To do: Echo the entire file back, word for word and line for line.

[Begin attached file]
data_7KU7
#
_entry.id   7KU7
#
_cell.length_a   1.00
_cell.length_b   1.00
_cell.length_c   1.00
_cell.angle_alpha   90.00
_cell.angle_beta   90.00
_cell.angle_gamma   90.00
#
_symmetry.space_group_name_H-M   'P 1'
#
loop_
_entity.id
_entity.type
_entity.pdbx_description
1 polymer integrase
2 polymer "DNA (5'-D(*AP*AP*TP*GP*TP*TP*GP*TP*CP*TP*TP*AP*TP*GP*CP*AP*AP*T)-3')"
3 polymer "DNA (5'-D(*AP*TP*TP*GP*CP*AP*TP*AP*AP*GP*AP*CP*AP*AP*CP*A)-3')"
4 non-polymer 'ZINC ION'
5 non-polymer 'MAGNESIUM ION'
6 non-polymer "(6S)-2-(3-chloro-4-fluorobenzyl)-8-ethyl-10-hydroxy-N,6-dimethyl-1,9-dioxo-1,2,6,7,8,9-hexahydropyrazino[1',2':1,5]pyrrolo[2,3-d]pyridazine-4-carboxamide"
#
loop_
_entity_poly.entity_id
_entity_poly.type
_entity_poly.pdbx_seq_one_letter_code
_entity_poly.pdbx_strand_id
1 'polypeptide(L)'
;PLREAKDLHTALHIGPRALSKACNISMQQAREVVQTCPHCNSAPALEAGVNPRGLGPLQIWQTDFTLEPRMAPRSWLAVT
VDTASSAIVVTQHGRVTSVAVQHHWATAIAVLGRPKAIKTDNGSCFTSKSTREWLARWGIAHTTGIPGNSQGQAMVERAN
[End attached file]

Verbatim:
data_7KU7
#
_entry.id   7KU7
#
_cell.length_a   1.00
_cell.length_b   1.00
_cell.length_c   1.00
_cell.angle_alpha   90.00
_cell.angle_beta   90.00
_cell.angle_gamma   90.00
#
_symmetry.space_group_name_H-M   'P 1'
#
loop_
_entity.id
_entity.type
_entity.pdbx_description
1 polymer integrase
2 polymer "DNA (5'-D(*AP*AP*TP*GP*TP*TP*GP*TP*CP*TP*TP*AP*TP*GP*CP*AP*AP*T)-3')"
3 polymer "DNA (5'-D(*AP*TP*TP*GP*CP*AP*TP*AP*AP*GP*AP*CP*AP*AP*CP*A)-3')"
4 non-polymer 'ZINC ION'
5 non-polymer 'MAGNESIUM ION'
6 non-polymer "(6S)-2-(3-chloro-4-fluorobenzyl)-8-ethyl-10-hydroxy-N,6-dimethyl-1,9-dioxo-1,2,6,7,8,9-hexahydropyrazino[1',2':1,5]pyrrolo[2,3-d]pyridazine-4-carboxamide"
#
loop_
_entity_poly.entity_id
_entity_poly.type
_entity_poly.pdbx_seq_one_letter_code
_entity_poly.pdbx_strand_id
1 'polypeptide(L)'
;PLREAKDLHTALHIGPRALSKACNISMQQAREVVQTCPHCNSAPALEAGVNPRGLGPLQIWQTDFTLEPRMAPRSWLAVT
VDTASSAIVVTQHGRVTSVAVQHHWATAIAVLGRPKAIKTDNGSCFTSKSTREWLARWGIAHTTGIPGNSQGQAMVERAN